What's the Difference Between a Rave and an Electronic Music Festival?Article by: Jenna Sessions|@JtheSesh
Tue March 01, 2016 | 00:00 AM
When friends of mine who are not in the festival scene hear about how I spend my summer weekends, a question I often get is, “Well, what’s the difference between an electronic music festival and a rave?” While raves can be stimulating and exciting, after a few solid years of dancing your toes off until daylight, believe me, you'll want more. When it comes to electronic music festivals, which are increasingly maturing into multi-faceted, immersive environments, there are many factors that set them apart from raves. It comes down to two things: intention and “white space.”
I know that "intention" is one of the many buzzwords that gets tossed around in festie circles these days; hang out with any given group of festie kids and you’ll hear words like “mindfulness," "manifestation," "permaculture," "consciousness," and "journey” in everyday conversation. However, each individual breathes his or her own life into the concept of intention, because each person on this earth has a different purpose.
Intention is defined as: an act or instance of determining mentally upon some action or result, or the end or object intended; purpose. It can be as simple as thinking about what you are doing. It’s paying attention to how you are interacting with your environment and those around you. But learning can also play a big role, and festivals do a fantastic job offering us chances to learn. You can see TED talks, participate in workshops, lend a hand building the festival infrastructure itself, and learn to cook. While we can be given all the learning opportunities in the world, we have to be willing to absorb them. And while learning may not be the sort of mindless fun many look for in a music festival experience, festivals offer a kind of learning that is invaluable. There is a focus on the planet, and our impact on it, that will literally define the success of humanity as a species. There is learning about how we are elevating our consciousness as a community. The list goes on and on, and while raves are great for blowing off steam, I’ve never been to one where I've seen such precious presentations of knowledge that can have a global effect. Intention means putting some effort into taking advantage of that gift, and at festivals, we do it in the midst of an incredible party – what’s better than that?
Another definition of intention really hit home for me: “a process or manner of healing of incised wounds.” Life touches us all in different ways, but I rarely meet someone who isn’t working through something emotional. It’s part of being human. Whether we're talking family issues, break-ups, trying to find our purpose, finding our creativity, or learning self-love. we have all been through hard times. More often than not, those struggles take a long time to work through, which is where intention plays a role. Intention can be an effort to heal ourselves. We can take some time at a festival to slow down and focus inward – and it doesn’t have to be only during the quiet moments. We can find boundless joy to help us heal. We can put on our glittering costumes, give and get all the hugs we could ask for, and let the beautiful music sweep us away into the sunshine. We can use festivals to let go of pain, find forgiveness for others or ourselves, and seek peace through laughter and light. But whether it’s calmly or enthusiastically done, the consequences of healing reaches farther than we can imagine. As Lao Tzu says, “If you want to awaken all of yourself, if you want to eliminate suffering in the world, then eliminate all that is dark and negative about yourself. Truly, the greatest gift you have to give is that of your own self-transformation.”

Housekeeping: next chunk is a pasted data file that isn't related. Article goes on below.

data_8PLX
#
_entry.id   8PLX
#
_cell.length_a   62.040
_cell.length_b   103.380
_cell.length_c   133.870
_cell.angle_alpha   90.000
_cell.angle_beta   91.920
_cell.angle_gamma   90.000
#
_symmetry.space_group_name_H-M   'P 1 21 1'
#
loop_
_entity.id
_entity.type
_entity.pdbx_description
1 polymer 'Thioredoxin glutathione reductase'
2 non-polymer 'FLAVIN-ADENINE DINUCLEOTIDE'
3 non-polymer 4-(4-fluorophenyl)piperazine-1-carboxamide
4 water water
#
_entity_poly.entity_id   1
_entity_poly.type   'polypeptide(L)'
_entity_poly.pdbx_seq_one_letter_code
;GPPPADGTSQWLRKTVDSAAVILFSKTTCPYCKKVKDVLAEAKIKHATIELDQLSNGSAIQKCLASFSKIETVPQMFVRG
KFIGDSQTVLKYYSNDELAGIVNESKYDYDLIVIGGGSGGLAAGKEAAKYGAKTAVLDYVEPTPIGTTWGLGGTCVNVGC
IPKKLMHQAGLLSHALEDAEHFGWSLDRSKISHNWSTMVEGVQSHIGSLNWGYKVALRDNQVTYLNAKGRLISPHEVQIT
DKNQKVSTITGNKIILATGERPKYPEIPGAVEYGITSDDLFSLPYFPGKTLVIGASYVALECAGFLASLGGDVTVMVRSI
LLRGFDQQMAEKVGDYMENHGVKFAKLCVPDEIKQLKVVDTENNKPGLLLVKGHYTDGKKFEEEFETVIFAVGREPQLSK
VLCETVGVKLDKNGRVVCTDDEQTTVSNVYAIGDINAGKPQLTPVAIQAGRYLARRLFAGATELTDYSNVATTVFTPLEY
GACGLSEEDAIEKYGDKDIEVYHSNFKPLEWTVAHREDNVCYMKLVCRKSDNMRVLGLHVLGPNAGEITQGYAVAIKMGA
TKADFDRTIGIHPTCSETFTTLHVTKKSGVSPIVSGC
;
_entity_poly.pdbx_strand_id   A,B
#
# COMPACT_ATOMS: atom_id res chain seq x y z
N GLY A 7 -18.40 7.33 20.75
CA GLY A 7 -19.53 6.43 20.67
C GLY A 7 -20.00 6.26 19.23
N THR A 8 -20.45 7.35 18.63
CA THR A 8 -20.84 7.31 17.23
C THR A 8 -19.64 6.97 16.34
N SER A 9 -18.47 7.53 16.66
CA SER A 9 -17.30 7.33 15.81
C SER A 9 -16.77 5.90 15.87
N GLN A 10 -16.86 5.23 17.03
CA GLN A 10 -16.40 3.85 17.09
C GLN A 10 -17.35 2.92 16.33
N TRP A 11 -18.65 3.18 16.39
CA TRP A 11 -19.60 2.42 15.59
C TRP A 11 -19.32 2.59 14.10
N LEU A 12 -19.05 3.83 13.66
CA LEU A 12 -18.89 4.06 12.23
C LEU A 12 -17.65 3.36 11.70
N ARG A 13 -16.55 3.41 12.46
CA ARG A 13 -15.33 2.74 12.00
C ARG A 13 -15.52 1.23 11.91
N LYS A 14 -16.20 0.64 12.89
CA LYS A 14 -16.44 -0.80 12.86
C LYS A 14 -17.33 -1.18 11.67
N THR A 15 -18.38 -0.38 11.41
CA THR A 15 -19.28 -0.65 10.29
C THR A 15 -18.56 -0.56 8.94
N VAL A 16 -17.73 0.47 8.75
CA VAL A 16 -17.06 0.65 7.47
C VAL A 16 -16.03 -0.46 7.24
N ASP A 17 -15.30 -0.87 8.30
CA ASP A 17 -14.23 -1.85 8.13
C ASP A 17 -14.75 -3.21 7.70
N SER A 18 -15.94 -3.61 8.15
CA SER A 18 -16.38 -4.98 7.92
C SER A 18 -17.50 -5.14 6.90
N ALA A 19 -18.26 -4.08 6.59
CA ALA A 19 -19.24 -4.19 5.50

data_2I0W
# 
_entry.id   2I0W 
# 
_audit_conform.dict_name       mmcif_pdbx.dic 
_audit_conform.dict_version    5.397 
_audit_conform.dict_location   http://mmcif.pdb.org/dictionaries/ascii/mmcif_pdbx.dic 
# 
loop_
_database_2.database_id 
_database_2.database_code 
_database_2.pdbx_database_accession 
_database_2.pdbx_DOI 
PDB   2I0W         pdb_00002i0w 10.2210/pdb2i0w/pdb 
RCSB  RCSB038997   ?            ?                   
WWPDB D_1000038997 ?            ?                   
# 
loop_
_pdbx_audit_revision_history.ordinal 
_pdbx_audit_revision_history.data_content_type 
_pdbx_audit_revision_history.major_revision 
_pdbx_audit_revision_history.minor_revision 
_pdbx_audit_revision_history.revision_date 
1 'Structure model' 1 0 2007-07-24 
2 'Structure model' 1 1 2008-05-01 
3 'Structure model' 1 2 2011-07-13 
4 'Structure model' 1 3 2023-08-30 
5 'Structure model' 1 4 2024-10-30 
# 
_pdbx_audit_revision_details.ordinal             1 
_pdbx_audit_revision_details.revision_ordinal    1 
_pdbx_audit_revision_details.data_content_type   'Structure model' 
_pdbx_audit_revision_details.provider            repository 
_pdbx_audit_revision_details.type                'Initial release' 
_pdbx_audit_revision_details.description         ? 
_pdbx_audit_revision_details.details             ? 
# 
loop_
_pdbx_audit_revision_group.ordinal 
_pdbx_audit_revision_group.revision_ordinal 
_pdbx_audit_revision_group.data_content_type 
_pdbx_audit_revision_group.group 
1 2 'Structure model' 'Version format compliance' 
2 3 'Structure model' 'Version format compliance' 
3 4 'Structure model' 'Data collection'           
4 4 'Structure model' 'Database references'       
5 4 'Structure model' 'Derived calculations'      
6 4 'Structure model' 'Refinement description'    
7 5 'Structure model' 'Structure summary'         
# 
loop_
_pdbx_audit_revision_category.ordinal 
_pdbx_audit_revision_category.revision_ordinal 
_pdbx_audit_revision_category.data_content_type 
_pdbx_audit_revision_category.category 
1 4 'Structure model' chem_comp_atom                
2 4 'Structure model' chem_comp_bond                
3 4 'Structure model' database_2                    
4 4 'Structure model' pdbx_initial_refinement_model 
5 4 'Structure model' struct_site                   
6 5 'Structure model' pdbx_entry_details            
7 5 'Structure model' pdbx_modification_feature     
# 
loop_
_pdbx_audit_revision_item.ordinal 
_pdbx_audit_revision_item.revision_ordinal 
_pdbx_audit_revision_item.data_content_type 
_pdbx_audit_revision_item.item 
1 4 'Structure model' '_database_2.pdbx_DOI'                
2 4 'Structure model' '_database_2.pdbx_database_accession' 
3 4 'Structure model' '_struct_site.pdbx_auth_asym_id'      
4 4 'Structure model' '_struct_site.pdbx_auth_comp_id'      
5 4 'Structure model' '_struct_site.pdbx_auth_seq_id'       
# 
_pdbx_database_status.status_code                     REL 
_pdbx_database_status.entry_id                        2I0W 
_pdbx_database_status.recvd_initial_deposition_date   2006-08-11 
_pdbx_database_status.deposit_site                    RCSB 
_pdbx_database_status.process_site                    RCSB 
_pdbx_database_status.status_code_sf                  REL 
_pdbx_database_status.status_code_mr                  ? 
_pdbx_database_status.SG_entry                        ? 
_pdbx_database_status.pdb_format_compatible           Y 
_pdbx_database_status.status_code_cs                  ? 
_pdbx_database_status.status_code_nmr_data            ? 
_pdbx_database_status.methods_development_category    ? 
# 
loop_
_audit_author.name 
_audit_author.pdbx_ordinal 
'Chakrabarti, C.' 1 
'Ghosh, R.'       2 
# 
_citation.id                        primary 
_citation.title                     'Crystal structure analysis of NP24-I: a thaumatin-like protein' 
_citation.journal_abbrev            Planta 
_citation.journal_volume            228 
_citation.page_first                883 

I believe we do this kind of personal work in the “white space" of our lives. This is a term used in the design industry referencing the space between objects or graphics, and it’s just as important as the objects and graphics themselves. The white spaces offer balance and need to be considered every bit as carefully as the objects or environments you're creating or experiencing. Festivals offer us the psychological “white space” we need to breathe, process, learn and progress, apart from our routines and our daily lives.
At a rave, it’s nonstop stimulus. The music, the lights, the energy, the timeline. It just keeps going. And sometimes, this is just what you need: a place to rev your internal engines and let go. But sometimes, it’s a bit much with no white space for our minds and bodies unfurl. I have a dear friend who said that he only smokes cigarettes at raves because he really “needs a minute” away from the output. I’ve been there too, having felt so desperate for a moment to (as my mother would put it) hear myself think, that I would do anything to just find a quiet spot for a few minutes. At a festival we have many opportunities to, despite multitudes of stimulus everywhere, step aside, find some quiet moments by a fire with some friends, or visit an altar to contemplate. Don't get me wrong – I have seen sound stages that took my breath away and speaker systems as tall as three-story buildings, but I always organize a festival's layout in my mind so I can step back and engage at varying levels. It doesn't have to be all or nothing, and I’m always grateful for the chance to curate my experience in this way. Some of my favorite memories are stomping in the desert dust until my legs are sore, but I can also choose to take in the moonlight, or watch an artist paint live.
Raves are great escapes, but festivals offer the chance to better ourselves. And from that place of self-awareness, we can truly be inspired to change ourselves for the better, and maybe eventually change the world.